01.03.2008 - 04.03.2008
Goodbye Ubud! We're off on the adventure trail. That took us to a very small, little town called Sideman (see-deh-man). This is situated along the volcano's hill, though we still had several great views of the volcano peak itself from town and our hotel. We chose Sideman because we ran into a hippie couple from Berkeley (yep, small world) who spoke highly of its beauty and nature. And, because it's the road less travelled by tourists.
Sideman proved to be a mixed bag for us. First of all, yes, it was very pretty and perhaps more traditional and virgin than other locations one visits in Bali. People without fault would all stare at us (happily) and smile and say “hello”. Kids without fault would smile big and try their 5 or 6 words of English on us. And as we walked around, we saw Bali folks working hard along the rice paddies (make that really hard). Often barefoot. Several of the men just wearing a sarong instead of shorts. Women carrying huge heavy things on their heads while climbing the muddy paths along the rice paddy.
The hotel in Sideman left a little something to be desired (patty thinks it left A LOT to be desired). When we checked-in, we were the only guests there. Mind you, the Berkeley hippies loved the place. And, there was some charm--it was an open air hotel. So, your room couldn't completely be sealed-off from insects and spiders and such. We saw a spider that was probably about 5 inches across. (The woman, who came to give us a massage, actually touched it!!) Patty didn't care for this too much. Then that evening, we had the delightful surprise of finding ants crawling all over our bed. On the plus side, the bathroom was also an open air bathroom. That was pretty cool. Ren showered with rain water as well as the hot water from a pretty good shower. We took pictures. Patty won't let us share them.
Our most poignant memory of Sideman is likely our “small” hike. We were hoping for a 1 hr hike in the morning; ya know... before the sun rose into a scorching, burning, hellish mass above our heads. Nice idea. But when you're more or less mapless and looking for landmarks on freshly rained-on rice paddies, you might miss a few turns. Our trail of tears took us about 3-4 hours to complete.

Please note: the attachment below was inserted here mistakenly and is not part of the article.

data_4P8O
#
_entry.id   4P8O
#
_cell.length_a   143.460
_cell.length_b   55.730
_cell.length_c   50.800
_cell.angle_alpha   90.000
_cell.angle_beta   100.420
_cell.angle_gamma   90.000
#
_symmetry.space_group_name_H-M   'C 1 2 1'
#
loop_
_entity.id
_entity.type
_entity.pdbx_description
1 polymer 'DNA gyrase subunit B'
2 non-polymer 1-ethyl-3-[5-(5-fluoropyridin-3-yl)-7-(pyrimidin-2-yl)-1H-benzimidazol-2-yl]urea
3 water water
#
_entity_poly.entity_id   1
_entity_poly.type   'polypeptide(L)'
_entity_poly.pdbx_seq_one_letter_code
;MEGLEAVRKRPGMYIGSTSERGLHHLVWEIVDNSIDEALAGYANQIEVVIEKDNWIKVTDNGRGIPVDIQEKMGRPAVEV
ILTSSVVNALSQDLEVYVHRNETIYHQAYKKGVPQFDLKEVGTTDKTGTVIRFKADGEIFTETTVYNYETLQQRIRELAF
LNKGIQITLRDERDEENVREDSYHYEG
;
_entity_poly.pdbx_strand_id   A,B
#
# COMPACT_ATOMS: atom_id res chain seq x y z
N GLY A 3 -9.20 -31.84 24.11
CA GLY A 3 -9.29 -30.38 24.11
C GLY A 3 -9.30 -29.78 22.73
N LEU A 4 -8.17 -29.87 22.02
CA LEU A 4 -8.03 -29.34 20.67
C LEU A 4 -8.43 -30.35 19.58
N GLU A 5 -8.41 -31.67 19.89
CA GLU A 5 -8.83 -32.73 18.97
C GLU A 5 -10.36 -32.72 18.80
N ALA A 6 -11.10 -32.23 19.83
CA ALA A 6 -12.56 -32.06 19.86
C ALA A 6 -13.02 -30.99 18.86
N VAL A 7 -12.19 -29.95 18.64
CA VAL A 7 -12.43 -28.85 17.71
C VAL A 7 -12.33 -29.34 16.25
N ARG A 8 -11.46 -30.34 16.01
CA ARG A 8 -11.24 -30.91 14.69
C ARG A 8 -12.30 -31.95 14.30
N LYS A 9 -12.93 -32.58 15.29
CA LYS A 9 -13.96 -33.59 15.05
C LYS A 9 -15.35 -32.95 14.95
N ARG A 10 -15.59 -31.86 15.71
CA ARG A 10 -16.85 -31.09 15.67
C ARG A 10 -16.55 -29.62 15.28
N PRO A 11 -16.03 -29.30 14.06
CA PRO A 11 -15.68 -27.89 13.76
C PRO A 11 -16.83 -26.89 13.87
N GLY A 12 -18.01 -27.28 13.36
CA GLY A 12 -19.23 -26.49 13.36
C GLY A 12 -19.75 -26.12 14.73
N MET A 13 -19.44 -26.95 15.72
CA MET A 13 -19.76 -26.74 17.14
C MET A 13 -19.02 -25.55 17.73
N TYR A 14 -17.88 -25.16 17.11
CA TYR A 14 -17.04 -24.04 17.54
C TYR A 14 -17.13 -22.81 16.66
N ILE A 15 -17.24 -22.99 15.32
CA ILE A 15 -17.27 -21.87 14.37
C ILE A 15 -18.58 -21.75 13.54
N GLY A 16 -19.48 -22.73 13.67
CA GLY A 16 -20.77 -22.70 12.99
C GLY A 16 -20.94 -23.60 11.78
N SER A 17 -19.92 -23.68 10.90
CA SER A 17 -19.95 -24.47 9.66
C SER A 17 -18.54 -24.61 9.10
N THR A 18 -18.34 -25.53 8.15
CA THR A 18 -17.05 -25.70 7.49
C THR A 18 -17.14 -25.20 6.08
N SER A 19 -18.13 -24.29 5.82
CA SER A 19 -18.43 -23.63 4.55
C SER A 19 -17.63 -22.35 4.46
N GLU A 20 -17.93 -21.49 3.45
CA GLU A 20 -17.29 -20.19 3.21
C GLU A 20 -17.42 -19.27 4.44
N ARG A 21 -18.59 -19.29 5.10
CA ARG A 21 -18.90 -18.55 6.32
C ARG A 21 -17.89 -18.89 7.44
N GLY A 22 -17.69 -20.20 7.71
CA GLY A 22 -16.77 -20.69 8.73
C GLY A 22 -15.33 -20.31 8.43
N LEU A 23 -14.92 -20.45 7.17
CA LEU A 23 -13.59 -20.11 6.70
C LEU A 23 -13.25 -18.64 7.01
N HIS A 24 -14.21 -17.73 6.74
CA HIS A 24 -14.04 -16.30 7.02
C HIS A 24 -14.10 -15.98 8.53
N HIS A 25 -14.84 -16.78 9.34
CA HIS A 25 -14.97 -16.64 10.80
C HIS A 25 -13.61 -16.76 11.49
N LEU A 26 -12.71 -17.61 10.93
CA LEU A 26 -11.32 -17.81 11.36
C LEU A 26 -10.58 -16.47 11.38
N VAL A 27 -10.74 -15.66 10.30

With the noon sun approaching, we were sure we were lost. As we walked further in-land, villagers seemed to look at us whiteys more and more puzzled... “Why are they here? What do they want?” We encountered countless field workers with sickles for rice farming firmly in their hands. The sickle sure would be a simple way to shine these silly westerners. No?
Eventually we made it out unscatched though perhaps 5lbs lighter due to water loss. People, as always, were as friendly as can be. Including the topless woman bathing herself and her children along the road.
The picture below is of rice midway in the harvesting process. We saw this several times during the hike :-)
We stayed in Sideman only one night. Next morning post hike, we were on our way to the next hippie-recommended location—Nusa Lembongan, a tiny island off the southeastern coast of Bali. The reason for going to Nusa was that the beaches throughout Bali were mediocre at best. Very little sand and lots of trash. We're talking real trash too—bottles, bags, old shoes, and all sorts of plasticy non- biodegrable junk that washes up ashore from other islands or Bali itself. Progress!
Supposedly Nusa would afford us beautiful clear blue waters. Thus, we planned to spend one night on the tiny island.
Getting to the island was quite cool. We took the local boat from Sanur at 8am. This was a 30 foot (maybe longer) wooden boat. Without a dock, the boat comes perhaps 40-50 feet from the shore and then we just walk towards it. This while holding onto your luggage. Watch out for the waves!
90 minutes later, we were ashore. We rented a scooter and we're off to find the hotel we reserved. The roads, if you can call them that, weren't driveable at times, but that's part of the adventure. Once at the hotel, we just kind of beached, rested, ate, etc.. We did find a pretty little white sandy beach. It's not the stuff that beach dreams are made of, but it was quite nice. We assume we'll see those types of dreamy beaches when we finally make it to Thailand. At least, we're counting on it.